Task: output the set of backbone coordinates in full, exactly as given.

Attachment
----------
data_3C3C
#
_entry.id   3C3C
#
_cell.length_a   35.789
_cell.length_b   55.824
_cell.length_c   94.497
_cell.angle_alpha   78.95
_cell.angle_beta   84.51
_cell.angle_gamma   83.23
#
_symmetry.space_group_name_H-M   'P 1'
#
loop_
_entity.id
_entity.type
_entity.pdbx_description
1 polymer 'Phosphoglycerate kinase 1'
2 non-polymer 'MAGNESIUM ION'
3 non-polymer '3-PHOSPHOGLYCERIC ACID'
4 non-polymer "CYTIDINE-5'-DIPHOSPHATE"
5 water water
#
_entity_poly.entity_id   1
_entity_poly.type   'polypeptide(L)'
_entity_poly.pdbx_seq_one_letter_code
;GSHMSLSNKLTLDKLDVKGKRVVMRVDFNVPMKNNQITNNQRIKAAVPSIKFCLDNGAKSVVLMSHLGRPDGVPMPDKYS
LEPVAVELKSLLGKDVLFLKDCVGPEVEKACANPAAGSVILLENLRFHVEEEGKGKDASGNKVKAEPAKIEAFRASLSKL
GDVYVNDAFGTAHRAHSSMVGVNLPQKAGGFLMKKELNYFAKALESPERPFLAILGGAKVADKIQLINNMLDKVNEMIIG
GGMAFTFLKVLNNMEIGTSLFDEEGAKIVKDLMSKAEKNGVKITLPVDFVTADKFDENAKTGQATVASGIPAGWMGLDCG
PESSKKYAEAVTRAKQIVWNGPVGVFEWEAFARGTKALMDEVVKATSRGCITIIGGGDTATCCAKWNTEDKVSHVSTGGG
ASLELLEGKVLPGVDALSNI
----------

data_3C3C
#
_entry.id   3C3C
#
_cell.length_a   35.789
_cell.length_b   55.824
_cell.length_c   94.497
_cell.angle_alpha   78.95
_cell.angle_beta   84.51
_cell.angle_gamma   83.23
#
_symmetry.space_group_name_H-M   'P 1'
#
loop_
_entity.id
_entity.type
_entity.pdbx_description
1 polymer 'Phosphoglycerate kinase 1'
2 non-polymer 'MAGNESIUM ION'
3 non-polymer '3-PHOSPHOGLYCERIC ACID'
4 non-polymer "CYTIDINE-5'-DIPHOSPHATE"
5 water water
#
_entity_poly.entity_id   1
_entity_poly.type   'polypeptide(L)'
_entity_poly.pdbx_seq_one_letter_code
;GSHMSLSNKLTLDKLDVKGKRVVMRVDFNVPMKNNQITNNQRIKAAVPSIKFCLDNGAKSVVLMSHLGRPDGVPMPDKYS
LEPVAVELKSLLGKDVLFLKDCVGPEVEKACANPAAGSVILLENLRFHVEEEGKGKDASGNKVKAEPAKIEAFRASLSKL
GDVYVNDAFGTAHRAHSSMVGVNLPQKAGGFLMKKELNYFAKALESPERPFLAILGGAKVADKIQLINNMLDKVNEMIIG
GGMAFTFLKVLNNMEIGTSLFDEEGAKIVKDLMSKAEKNGVKITLPVDFVTADKFDENAKTGQATVASGIPAGWMGLDCG
PESSKKYAEAVTRAKQIVWNGPVGVFEWEAFARGTKALMDEVVKATSRGCITIIGGGDTATCCAKWNTEDKVSHVSTGGG
ASLELLEGKVLPGVDALSNI